I added up both costs: the regular costs plus the missed opportunities that make sense to put a dollar value on.

How long will it take to make up the tuition?

We’ll make up all the tuition costs plus all the opportunity costs in less than 2 years and 4 months. In other words, after 2 years and 4 months we will have broken even from all the things we gave up like work benefits and salaries plus all the costs of school. The financial aid from TA’ing plus having a much lower pre-MBA salary (aka low opportunity cost) than the average student kept that pay-back time pretty low compared to averages for even the most inexpensive schools like BYU or Texas A&M.

We’ll make up just the ‘real’ costs (tuition, books & moving costs etc) during 2015. I think this is a misleading statistic, but it’s a stat you’ll probably read about from magazines and websites that try to evaluate how fast graduates break-even after going back to school. It’s misleading because it assumes you’re putting every single dollar you make towards your tuition costs or student debt. No one does that. In a perfect world you should take the money left over after your cost-of-living, and see how long it will take you with that money to pay off all of your school costs. No one reports that number because it’s hard, and cost-of-living is a little unpredictable. But I did for Christine and me because I’m a nerd, and I like to budget do things in excel. Assuming Christine didn’t work and we saved for retirement, it will take about 3 years to pay off the cost of school using just the money “left-over.”

A Great Deal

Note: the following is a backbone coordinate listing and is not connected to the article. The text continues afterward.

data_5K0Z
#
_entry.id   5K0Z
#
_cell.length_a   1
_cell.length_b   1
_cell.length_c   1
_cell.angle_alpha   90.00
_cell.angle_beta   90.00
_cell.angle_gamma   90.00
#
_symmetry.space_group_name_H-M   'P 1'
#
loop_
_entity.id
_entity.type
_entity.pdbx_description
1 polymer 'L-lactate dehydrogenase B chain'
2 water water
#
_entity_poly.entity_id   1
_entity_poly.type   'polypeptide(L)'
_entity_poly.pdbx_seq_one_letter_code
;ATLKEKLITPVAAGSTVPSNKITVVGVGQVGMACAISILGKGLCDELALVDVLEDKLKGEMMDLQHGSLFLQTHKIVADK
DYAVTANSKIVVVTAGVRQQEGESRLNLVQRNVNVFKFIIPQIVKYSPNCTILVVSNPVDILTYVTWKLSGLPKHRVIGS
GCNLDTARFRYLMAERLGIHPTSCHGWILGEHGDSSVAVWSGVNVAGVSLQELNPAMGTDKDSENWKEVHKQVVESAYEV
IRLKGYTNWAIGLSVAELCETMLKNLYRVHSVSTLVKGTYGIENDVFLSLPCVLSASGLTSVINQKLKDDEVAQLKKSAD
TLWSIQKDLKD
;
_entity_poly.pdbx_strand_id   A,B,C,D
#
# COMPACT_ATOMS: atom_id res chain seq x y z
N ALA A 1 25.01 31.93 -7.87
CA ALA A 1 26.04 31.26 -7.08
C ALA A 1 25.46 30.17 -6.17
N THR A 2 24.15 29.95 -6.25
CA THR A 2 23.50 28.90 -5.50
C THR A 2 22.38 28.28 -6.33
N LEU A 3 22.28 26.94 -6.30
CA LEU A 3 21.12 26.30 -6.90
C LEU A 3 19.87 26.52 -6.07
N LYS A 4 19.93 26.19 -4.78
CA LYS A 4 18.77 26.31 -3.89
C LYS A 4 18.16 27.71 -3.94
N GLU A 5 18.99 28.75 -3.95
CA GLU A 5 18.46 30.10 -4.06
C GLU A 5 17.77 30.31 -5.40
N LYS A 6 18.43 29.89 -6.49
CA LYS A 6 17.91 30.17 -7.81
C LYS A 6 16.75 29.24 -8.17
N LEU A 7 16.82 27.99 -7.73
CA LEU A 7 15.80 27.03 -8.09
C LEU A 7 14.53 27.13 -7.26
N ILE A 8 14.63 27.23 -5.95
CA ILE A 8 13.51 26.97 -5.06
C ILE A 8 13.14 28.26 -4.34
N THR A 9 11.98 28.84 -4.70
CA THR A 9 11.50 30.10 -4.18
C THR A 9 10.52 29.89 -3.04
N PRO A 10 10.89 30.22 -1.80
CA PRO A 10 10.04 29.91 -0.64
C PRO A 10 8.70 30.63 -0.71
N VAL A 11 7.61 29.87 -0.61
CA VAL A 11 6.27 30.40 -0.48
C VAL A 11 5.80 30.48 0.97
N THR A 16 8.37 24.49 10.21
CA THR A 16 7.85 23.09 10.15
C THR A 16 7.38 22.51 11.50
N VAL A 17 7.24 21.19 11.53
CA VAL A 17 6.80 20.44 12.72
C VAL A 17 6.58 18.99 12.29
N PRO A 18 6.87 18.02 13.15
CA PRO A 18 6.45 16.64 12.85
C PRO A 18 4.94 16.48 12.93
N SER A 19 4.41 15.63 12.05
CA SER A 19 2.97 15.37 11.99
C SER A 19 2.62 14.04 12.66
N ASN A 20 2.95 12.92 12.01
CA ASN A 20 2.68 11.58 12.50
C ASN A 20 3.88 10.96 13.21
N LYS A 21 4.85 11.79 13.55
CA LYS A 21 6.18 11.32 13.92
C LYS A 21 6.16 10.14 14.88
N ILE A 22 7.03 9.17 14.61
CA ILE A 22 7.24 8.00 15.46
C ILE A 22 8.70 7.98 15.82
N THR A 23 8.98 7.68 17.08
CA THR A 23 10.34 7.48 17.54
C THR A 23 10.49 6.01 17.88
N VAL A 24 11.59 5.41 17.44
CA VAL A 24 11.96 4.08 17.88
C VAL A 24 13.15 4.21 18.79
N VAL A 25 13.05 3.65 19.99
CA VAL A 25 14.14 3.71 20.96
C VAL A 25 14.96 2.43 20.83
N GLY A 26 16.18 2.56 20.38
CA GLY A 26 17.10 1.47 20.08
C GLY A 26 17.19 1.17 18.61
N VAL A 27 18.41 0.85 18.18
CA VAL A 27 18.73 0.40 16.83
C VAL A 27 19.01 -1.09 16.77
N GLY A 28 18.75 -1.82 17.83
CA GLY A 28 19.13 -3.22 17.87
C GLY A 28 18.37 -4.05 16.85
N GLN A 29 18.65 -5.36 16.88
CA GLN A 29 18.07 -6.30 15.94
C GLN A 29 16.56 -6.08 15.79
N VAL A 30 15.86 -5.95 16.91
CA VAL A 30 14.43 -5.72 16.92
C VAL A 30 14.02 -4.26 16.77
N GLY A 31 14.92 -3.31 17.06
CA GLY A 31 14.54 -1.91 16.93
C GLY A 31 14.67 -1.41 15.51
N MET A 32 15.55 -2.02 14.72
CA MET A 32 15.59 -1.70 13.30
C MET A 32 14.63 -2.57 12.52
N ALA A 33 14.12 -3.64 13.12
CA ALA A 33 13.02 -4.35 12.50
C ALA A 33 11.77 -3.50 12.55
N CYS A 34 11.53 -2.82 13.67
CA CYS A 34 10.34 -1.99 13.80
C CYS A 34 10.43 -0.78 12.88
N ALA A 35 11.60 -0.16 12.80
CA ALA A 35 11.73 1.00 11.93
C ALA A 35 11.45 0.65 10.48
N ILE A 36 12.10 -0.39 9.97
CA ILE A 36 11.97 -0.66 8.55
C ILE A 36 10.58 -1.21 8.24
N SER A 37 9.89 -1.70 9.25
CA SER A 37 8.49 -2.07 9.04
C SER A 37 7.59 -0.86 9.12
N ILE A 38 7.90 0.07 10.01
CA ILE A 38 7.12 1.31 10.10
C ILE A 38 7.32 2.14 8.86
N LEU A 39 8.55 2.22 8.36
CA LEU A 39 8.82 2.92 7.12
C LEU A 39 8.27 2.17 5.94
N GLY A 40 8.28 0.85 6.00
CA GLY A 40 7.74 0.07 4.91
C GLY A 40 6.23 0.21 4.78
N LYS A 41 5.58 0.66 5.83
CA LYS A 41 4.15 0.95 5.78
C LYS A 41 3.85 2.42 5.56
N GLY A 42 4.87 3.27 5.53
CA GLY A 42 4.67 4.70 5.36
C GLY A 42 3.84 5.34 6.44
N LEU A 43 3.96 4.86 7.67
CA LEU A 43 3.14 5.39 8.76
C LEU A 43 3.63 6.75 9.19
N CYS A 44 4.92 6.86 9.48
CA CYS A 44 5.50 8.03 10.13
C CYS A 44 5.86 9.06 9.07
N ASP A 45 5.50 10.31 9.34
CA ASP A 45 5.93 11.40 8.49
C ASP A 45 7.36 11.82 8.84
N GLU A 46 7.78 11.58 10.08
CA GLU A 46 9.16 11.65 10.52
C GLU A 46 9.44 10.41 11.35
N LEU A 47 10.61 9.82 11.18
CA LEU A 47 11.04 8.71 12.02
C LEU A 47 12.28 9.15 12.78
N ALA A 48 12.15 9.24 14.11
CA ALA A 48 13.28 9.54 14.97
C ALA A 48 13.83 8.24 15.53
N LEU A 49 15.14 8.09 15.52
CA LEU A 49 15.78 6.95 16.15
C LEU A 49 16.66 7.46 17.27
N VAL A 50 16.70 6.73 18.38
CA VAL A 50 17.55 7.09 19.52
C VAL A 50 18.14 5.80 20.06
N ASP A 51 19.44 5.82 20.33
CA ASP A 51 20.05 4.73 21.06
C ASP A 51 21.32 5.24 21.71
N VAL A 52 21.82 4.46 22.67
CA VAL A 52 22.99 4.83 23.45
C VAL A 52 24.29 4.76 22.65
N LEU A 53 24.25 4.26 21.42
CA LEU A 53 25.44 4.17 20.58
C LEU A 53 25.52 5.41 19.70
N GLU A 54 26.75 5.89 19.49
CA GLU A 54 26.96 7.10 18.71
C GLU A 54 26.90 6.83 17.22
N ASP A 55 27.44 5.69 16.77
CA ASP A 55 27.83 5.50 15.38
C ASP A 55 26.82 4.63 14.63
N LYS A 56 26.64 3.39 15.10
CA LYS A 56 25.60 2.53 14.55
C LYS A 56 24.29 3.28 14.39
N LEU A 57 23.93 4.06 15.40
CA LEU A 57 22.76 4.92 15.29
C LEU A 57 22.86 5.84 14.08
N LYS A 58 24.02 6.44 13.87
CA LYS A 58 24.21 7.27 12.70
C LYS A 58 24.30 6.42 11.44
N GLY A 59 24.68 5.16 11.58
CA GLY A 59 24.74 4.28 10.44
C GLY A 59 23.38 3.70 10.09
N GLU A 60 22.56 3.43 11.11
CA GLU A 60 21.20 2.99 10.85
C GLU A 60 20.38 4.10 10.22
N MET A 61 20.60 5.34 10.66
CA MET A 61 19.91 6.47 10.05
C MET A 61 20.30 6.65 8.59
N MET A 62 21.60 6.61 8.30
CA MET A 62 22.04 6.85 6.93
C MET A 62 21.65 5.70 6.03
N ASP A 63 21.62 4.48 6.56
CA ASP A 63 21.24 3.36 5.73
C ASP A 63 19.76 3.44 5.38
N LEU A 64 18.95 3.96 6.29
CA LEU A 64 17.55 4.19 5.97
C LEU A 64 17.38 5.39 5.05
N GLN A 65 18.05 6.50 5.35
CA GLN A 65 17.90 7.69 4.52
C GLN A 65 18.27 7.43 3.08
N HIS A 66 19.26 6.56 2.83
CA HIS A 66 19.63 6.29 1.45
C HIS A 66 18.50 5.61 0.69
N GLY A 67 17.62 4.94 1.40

Overall, we got a great deal. A very great deal. Partly because of being a TA, partly because I was lucky to find & land a good job, but fully because Christine was supportive, because we both worked very hard to make things happen, and because we were blessed.

Christine worked really long weeks and almost weekly all-nighters to be able to keep up with her job working remotely. Working remotely is way less efficient when you can’t talk to people easily, and get left out of the loop. I did okay in a demanding program where basically everyone is smarter than me all while working 15-20 hour/week job, traveling all around the country pursuing an internship or full-time job, holding leadership responsibilities in my church, maintaining a healthy marriage. I’ll be proud of my mediocre grades with my diploma, because it took quite a bit of work & sacrifice on our part. And if you are a recovering MBA grad, a current MBA student, or thinking about an MBA, you should plan on being proud too. It was hard and we had to pay a lot of costs, but there was much more to benefit from it.

There are a lot of rarely discussed benefits to a getting a master’s degree. Everyone wants to talk about salary. There’s a plethora of better reasons (and piñatas!) that I didn’t fully understand until after the fact. I’ll tell you about them next time.

About the Author:

brennen ricks portrait Brennen Ricks (Class of 2015) left training new brokers at Fidelity Investments to complete the Foster MBA Program. While at Foster he co-launched the Foster Student Investment Fund, achieved Level-2 Chartered Financial Analysts (CFA) candidacy, and earned an average 4.9/5.0 student rating throughout his second year as an Accounting teaching assistant. He accepted an offer at USAA Federal Savings Bank serving our nation’s veterans and families, and currently manages various marketing analytics projects as part of an MBA Career Development Program.

Read more from Brennen on his website,